Hey, man. Killer idea.

Publication date: 23 December 2005.
Last modified 03-Dec-2011.


Would you like to rip people off on eBay, with no risk?

It's easy! Check it out!

There are some hardy perennials in the eBay scam department, some more complex than others, and then there's the whole subsection of buyers who are trying to rip sellers off, but you're looking for the Perfect Crime. One that won't get you busted by eBay, or by PayPal, or by the cops or the Feds. One that leaves a lot of people far away mildly angry at you, but none of them angry enough to catch a plane to your town and come after you with implements.

Excessive shipping fees are an old, and very popular, way of Making Money Fast on eBay. You list some $100 item at $1 with $110 shipping, and you win two ways. One: Idiots don't notice the shipping fee and bid the item up to $75 anyway. That's all nice and legal-like, since the fee is right there on the page - let the buyer beware, and all that. Two: eBay charges fees based on the final price of the item, not on the total amount owing including shipping, so your outrageous "handling" fee whistles right past the revenooers.

Personally, I don't mind that very much. I've bought little computer bits from Hong Kong for 99 cents plus $15 postage; heck, as far as I know, the unit wholesale price in China is under a buck.

There's another simple way to pump up your eBay profits, though. Even experienced eBay shoppers won't spot it until it's too late, and there ain't nothin' they can do about it, either.

Open a store that sells things to international buyers. Now, offer for sale, say, a little box full of batteries and such, which weighs a couple of pounds including packaging material. Then, when an international bidder wins such an auction, say that the box weighs, say, eight pounds. They can't prove that it doesn't, since they're on the other side of the world. They have to pay up, or get slammed as a deadbeat bidder.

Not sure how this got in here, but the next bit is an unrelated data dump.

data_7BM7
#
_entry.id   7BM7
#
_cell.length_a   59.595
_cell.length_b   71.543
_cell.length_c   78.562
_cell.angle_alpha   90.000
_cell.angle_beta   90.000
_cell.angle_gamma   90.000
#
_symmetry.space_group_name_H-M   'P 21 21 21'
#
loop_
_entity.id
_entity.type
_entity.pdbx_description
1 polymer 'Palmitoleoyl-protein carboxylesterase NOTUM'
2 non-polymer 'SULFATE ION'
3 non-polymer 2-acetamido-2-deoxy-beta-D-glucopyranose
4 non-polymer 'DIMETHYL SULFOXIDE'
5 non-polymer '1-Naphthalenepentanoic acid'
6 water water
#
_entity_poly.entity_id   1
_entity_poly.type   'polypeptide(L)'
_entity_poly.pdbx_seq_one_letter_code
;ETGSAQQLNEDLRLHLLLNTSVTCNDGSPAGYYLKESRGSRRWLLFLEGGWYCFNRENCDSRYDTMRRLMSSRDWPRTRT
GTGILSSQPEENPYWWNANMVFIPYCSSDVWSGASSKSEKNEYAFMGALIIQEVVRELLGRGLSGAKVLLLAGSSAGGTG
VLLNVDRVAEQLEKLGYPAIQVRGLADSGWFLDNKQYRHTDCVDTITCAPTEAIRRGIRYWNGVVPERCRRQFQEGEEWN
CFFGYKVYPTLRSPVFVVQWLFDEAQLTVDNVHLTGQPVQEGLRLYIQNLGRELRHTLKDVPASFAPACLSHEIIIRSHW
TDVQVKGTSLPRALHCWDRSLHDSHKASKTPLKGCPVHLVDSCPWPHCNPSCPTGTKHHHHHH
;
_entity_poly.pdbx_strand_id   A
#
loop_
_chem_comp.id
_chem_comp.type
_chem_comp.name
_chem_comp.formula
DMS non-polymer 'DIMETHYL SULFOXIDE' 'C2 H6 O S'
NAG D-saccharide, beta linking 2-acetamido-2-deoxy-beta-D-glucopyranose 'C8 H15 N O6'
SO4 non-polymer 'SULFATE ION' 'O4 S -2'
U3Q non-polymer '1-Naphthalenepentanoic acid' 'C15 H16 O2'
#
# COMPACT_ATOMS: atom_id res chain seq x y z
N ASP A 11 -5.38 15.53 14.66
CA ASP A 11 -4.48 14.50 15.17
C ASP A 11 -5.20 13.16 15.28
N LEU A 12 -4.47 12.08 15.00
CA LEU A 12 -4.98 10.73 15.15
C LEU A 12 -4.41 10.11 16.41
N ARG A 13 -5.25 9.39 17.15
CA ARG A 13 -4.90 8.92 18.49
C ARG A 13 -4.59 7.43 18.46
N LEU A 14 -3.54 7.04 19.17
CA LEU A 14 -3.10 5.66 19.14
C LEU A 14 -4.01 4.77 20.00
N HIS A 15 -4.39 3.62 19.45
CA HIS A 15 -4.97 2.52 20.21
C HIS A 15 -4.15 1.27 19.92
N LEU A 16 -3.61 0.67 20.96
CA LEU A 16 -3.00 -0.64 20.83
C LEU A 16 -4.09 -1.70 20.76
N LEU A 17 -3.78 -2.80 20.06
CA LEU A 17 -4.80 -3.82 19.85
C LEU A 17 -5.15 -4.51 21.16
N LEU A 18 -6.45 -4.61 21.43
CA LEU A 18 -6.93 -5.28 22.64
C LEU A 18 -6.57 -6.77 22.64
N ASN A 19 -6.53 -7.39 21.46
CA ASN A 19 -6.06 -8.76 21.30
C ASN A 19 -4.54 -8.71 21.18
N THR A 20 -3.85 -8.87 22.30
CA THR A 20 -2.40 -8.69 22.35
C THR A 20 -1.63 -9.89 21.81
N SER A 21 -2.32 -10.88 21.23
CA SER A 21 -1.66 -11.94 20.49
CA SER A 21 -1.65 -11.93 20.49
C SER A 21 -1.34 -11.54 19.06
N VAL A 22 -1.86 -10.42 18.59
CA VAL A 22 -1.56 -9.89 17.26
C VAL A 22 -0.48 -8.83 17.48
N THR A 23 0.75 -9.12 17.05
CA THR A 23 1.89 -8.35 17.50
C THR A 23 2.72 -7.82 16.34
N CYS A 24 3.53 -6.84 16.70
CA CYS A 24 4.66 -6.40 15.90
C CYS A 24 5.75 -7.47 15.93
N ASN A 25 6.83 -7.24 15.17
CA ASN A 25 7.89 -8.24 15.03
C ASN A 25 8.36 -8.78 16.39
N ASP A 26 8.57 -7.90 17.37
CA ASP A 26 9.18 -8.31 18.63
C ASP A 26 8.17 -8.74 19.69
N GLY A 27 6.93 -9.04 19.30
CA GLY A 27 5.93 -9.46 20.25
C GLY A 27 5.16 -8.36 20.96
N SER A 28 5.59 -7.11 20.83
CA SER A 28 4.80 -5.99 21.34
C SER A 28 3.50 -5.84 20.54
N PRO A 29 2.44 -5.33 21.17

And since the vast majority of sellers on eBay are honest about this stuff, maybe the buyer will just figure you use some kind of amazing triple-boxed aerogel-padded wooden crate packaging or something.

If the buyer asks for fancy superfast courier delivery, then you can really make out like a bandit with the weight overspecification scam. But even if they only want plain USPS air mail, you can make, oh, $US28.05 (I'm just guessing here, you understand) by saying that a two pound 1.5 ounce box weighs eight pounds. That's not going to buy you an Escalade full of hos in the first week, of course, but it all adds up.

The reason this works so well is that eBay and PayPal provide no way to complain about it. Their attitude is simple. "You got the box? It contains what it's meant to? Well, because the Complaint Policy applies only to the delivery of goods and does not apply to complaints about the attributes or quality of goods received, we are unable to reverse this transaction or issue a refund. See ya!"

The complaint, of course, is about the delivery of the goods - they weren't as described, in that they were six pounds lighter, and the delivery was thus too expensive - but there's no way to complain about that. The buyer can leave negative feedback, but so what - you can leave a response of your own saying "buyer never paid me, and he paid me with fake money, and anyway he doesn't exist and is probably French, so there".

So you can soak people for international postage, and walk away whistling.

As more astute readers may by now have figured out, someone pulled this scam on me the other week. He's currently running the usual routine - say you'll have to "look into it", ignore the next e-mail, then reply and say you don't remember the dispute at all, and lather, rinse and repeat until the buyer loses all hope. Actually, he just sent me another e-mail thanking me for a payment I didn't send for a Buy It Now item I didn't buy; I don't know what the heck's up with that.

Do feel free to drop him a line and ask him for his side of the story.

All I want is my $28.05 back. No more, no less. It doesn't really matter to me whether I get it or not (if I could file an eBay/PayPal dispute, their resolution fee would eat almost all of it - but I'd rather they had it than he did), but if those of us with a bit of leverage don't use it on sellers like this, they're just going to keep on making the world a less pleasant place for everyone.

And, after all, it's your donated money we're talking about here (well, those of you who've donated, anyway).

Maybe he'd like to share with you what he's doing with it.

Give Dan some money!
(and no-one gets hurt)